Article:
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Re: Removal lines vertical?

Post by snibgo » 2016-05-21T07:21:29-07:00

I also hate captcha. As a user, I don't mind the "what is four plus five" kind, but I really hate the noisy image type. I find these difficult to solve. Why are they difficult? Because robots are getting smarter.

So it isn't in my interest to help robots get smarter.

I also spend some time each day removing spam from this forum. I don't know if robots have been used but, again, it isn't in my interest to help robots get smarter.
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Re: Removal lines vertical?

Post by atariZen » 2016-05-26T14:02:40-07:00

It's clear you're approaching this from an image processing background, when the matter is really infosec-centric. When it comes to security, tools can be used for good and for evil, and attacks on tools can also be done for good for for evil. You don't get to choose whether good or evil is in play here. For example, encryption can be used by criminals to facilitate a criminal operation, or it can be used to protect doctor-patient communication. Breaking encryption also. Encryption can be compromised to prevent a physical attack, or it can be compromised to steal financial data.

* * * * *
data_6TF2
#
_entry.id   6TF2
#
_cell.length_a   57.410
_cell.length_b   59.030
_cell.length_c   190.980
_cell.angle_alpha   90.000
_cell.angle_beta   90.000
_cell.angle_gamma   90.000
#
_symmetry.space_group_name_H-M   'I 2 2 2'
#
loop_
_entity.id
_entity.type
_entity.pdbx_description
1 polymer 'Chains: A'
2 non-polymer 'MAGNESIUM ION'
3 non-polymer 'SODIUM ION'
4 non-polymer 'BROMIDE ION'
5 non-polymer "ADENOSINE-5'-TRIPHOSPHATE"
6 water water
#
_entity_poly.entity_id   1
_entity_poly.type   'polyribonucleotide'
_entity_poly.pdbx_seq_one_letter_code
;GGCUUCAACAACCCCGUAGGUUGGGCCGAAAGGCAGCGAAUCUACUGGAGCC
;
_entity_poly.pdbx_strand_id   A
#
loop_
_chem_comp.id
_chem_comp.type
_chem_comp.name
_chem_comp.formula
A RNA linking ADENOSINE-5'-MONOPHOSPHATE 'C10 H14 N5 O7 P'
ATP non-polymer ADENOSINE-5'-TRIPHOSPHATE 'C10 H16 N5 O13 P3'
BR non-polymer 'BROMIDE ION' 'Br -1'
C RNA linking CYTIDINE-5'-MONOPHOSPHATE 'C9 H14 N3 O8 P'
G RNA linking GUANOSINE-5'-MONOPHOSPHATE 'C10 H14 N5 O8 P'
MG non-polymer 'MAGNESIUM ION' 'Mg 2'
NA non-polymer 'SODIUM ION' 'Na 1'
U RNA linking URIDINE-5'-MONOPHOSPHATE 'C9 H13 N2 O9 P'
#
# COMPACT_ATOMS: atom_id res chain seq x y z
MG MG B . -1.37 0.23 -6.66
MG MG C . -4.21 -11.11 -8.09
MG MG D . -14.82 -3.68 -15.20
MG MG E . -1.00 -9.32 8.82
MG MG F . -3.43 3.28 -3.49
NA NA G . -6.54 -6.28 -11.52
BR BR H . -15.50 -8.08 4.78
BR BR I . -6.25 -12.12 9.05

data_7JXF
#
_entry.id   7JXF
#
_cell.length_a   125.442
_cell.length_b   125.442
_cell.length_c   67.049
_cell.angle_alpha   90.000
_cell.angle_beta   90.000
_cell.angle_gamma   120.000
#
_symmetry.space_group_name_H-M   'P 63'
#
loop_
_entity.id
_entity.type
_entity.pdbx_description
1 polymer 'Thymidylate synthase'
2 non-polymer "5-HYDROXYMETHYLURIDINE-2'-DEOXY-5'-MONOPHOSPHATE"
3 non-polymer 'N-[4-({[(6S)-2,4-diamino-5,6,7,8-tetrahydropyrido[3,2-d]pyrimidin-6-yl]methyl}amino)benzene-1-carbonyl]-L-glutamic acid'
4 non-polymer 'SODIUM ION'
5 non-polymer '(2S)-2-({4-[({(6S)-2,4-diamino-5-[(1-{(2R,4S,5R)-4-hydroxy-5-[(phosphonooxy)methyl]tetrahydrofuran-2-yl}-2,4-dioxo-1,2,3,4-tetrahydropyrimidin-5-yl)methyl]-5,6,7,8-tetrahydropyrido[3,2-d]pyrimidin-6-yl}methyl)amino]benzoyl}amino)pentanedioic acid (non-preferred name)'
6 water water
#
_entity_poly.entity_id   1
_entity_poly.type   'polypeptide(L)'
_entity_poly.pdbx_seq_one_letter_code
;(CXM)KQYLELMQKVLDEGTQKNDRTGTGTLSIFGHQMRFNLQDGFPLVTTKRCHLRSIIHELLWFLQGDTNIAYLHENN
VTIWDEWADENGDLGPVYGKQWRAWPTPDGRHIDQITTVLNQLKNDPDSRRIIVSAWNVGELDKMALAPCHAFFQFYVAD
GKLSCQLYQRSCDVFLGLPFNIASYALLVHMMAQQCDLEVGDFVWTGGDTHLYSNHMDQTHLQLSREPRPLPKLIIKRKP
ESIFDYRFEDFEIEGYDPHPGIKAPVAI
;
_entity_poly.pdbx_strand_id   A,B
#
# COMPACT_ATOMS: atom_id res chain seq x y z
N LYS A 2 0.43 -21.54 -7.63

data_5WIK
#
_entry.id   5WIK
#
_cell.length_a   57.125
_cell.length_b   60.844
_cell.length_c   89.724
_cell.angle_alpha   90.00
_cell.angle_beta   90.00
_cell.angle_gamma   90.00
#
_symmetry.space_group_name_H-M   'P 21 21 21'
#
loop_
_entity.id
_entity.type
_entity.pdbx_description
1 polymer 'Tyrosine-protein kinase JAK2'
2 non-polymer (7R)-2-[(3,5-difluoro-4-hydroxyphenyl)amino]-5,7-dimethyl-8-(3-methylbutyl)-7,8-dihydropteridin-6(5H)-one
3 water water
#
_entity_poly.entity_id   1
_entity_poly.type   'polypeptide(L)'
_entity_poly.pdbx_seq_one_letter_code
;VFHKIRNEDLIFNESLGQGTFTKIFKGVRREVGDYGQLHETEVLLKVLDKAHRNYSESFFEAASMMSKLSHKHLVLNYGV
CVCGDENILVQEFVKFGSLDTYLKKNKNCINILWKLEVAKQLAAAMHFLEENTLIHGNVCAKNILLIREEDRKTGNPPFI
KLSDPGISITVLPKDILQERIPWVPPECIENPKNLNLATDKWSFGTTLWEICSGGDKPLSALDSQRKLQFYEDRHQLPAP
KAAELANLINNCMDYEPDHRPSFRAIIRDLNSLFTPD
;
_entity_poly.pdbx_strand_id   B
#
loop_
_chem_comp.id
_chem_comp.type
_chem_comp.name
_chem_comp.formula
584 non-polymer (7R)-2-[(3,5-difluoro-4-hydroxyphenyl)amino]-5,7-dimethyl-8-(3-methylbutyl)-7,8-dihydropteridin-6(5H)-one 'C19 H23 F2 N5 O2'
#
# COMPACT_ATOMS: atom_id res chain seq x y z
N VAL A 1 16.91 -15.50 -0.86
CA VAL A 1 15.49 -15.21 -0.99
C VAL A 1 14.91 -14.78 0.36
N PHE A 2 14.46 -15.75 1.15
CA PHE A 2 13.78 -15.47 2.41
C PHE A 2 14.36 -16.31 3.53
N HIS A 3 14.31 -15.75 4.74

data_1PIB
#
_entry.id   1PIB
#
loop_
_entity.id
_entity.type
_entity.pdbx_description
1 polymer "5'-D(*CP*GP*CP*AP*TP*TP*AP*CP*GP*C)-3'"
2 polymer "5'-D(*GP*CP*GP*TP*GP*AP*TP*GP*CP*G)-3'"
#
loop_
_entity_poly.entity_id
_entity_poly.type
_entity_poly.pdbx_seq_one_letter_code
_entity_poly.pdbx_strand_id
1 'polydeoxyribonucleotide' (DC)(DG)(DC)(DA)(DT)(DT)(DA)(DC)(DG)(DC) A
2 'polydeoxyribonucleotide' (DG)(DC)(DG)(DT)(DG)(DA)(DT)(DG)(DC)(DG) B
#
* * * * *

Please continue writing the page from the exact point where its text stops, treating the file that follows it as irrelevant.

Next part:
When a security researcher tries to defeat a security tool, they may very well be trying to defeat their own tool (or a clients tool at the clients request), precisely to test the fitness of the tool. It does not make the least bit of sense to presume that someone asking a straight-forward question about breaking a security mechanism is doing something nefarious. If the user is trying to do "good", then blocking them is inherently evil. This includes captchas. How do you know if a safe is any good, if no one tries to breech it?

Attacking a security tool is /exactly/ how quality is assessed. By hindering a researcher from this effort, it actually undermines security by blocking acquisition of evidence used to appraise the fitness of the tool.